Physician Patient

Archive for the ‘Message from the President’ Category

Motivational Interviewing

Tuesday, July 10th, 2018

This well written article by Rebekah Bernard MD highlights a perplexing dilemma for physicians and patients today. Doctors and other professionals who are denoted as “providers” within a clinic, insurance plan, or government program are graded and paid based on lab tests or questionnaires aggregated as scores for their performance derived from a population of patients who’ve been (arbitrarily) paired with that physician or “provider.”

Yet, we know that in most outpatient settings physicians have little control over what their patients will actually do. The terms “patient adherence” or “patient compliance” attempt to quantify discrepancies between the recommendations of the physician and the actual result of the patient in following his or her advice. Ironically, given the narrow (and narrowing) time crunch for allowable doctor-patient interactions, current P4P methodologies are likely to discourage patients from taking responsibility for their health care.

That’s where motivational interviewing comes in. Motivational interviewing enhances (realistic) patient and doctor decision-making. It helps put “skin in the game” for patients and doctors, especially when both patient and doctor can readily compare real, consequential prices of health care services, medications, and insurance benefits.

Minnesotans to lose Medicare Choices in 2019

Sunday, June 24th, 2018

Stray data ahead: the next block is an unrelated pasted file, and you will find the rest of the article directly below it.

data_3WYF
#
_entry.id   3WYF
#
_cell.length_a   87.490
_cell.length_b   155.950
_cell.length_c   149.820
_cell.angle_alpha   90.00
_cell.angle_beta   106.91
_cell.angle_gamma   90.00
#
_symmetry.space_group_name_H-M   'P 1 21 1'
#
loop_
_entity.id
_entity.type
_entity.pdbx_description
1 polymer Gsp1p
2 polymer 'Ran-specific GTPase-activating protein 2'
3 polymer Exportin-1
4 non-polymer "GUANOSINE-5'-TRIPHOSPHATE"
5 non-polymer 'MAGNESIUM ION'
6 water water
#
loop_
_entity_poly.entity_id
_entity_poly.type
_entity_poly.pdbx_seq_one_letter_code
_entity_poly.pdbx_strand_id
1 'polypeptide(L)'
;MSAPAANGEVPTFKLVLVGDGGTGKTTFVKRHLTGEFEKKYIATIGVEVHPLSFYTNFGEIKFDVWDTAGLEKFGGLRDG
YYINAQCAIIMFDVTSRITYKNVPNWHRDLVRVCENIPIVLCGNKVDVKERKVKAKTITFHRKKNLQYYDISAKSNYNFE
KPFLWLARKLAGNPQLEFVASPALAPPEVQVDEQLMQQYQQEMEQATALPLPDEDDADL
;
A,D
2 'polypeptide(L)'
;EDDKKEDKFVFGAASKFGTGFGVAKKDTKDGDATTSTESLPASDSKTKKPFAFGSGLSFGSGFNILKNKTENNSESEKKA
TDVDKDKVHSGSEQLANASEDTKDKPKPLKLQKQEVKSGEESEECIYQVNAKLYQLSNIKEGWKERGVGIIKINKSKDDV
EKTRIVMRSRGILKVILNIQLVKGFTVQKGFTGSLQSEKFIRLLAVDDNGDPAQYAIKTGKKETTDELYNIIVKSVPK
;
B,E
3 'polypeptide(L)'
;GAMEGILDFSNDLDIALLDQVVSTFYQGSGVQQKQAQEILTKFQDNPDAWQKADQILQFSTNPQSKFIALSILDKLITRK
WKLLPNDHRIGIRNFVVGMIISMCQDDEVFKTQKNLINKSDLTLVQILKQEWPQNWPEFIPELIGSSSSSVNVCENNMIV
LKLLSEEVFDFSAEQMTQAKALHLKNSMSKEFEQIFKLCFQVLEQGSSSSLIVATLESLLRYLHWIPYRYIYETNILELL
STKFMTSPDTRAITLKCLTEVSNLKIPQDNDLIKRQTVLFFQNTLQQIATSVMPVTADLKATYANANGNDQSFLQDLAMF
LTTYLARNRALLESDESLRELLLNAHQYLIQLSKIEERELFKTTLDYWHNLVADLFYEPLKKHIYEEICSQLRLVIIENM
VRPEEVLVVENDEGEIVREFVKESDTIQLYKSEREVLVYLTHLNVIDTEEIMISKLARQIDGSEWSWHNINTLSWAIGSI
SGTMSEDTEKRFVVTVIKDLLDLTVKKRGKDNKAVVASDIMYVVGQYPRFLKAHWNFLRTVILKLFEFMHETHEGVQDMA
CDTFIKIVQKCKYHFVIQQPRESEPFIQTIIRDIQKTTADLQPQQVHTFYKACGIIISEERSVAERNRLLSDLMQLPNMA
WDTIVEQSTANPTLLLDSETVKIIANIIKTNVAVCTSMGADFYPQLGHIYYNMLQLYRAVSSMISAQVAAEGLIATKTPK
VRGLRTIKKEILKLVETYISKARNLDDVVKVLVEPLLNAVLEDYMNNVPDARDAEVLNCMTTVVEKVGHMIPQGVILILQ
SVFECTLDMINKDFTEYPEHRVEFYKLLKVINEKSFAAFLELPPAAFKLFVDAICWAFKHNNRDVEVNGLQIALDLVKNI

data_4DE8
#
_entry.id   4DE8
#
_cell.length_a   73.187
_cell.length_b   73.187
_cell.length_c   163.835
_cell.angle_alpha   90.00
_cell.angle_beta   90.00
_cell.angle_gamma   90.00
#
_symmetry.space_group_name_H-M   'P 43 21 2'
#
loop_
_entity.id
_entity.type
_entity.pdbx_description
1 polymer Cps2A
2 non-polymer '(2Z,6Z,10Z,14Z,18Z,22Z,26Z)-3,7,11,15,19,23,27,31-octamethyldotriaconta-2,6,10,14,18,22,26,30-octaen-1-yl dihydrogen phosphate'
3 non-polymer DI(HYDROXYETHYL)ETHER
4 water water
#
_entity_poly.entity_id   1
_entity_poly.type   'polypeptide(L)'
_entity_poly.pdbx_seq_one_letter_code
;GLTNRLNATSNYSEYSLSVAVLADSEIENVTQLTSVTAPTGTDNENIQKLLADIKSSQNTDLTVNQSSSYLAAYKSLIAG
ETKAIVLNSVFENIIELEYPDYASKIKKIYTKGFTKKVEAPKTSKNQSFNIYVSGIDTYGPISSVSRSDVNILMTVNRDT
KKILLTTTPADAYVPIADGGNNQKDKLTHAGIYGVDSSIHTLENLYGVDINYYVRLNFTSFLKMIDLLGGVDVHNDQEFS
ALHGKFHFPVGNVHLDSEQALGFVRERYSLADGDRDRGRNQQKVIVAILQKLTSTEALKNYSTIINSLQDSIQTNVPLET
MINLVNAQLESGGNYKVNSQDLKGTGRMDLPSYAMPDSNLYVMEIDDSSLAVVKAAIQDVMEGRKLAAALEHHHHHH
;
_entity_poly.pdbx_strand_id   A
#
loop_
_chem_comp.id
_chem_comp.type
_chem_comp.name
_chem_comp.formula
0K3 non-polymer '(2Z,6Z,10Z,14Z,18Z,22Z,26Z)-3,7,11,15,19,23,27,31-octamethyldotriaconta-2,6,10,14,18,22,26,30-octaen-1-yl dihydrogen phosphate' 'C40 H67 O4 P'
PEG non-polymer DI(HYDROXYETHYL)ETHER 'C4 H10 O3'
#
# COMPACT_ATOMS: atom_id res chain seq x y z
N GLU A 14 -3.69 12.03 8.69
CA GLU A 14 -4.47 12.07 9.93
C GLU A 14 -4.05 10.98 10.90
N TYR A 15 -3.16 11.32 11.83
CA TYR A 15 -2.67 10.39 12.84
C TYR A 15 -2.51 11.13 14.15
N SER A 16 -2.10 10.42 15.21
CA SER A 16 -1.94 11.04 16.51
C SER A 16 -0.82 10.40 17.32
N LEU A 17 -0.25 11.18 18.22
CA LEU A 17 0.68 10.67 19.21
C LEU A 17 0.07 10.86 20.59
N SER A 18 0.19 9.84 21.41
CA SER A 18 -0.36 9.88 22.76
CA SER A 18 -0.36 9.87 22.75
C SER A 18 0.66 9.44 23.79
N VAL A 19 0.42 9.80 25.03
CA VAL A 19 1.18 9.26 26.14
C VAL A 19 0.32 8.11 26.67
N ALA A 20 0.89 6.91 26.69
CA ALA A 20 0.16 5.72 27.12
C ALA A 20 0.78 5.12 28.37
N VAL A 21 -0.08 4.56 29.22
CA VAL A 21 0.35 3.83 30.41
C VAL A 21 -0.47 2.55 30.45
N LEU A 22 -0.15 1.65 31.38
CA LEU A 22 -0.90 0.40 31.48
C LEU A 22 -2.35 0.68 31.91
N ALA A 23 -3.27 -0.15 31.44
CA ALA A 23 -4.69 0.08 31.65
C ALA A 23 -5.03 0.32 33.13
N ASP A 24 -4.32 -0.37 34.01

The advice to “Stay calm, and check your mail” from Minnesota Council of Health plans CEO Jim Showalter is not at all reassuring. Be skeptical when government or Big Business says not to worry about Minnesota Medicare costs or choices.

For about 400,000 Minnesota patients (consumers), the Medicare Cost Plan option is going away next year. 
Compared to other states, Minnesota has a lot of patients now enrolled in Medicare Cost plans. But it’s also true that Minnesota has a growing majority of seniors who are enrolled in Medicare Advantage plans (at least 53% ) compared to thoise on traditional fee-for-service Medicare.

The difference between a Medicare Cost Plus and Medicare Advantage plan is that a Cost Plus patient is able to go to a “health care provider” of her choice outside of a restricted provider network.
Minnesota seniors will receive a huge increase in solicitations for Medicare Advantage plans. But will this result in true competition for access to quality care? I’m very skeptical. The business frenzy is due to the now dominating managed care business model in Minnesota. Whether sponsored by government, businesses or insurance companies, the managed care companies make money (profit) by ensuring the difference between the aggregate payments they take in for a population of patents and what they pay out to the care “providers” who actually treat the patients. To succeed financially, organizations (whether profit or nonprofit) must tightly control their payouts to their “provider” network (hospitals, physicians, and other health care professionals). Today, payers pass on the financial “risk” of the 10% or so most expensive patients to their “providers” through Accountable Care Organizations (ACO). Then the contracted “providers” internally restrict access to expensive and “unnecessary” health care.
The Minnesota Medicare crunch is here.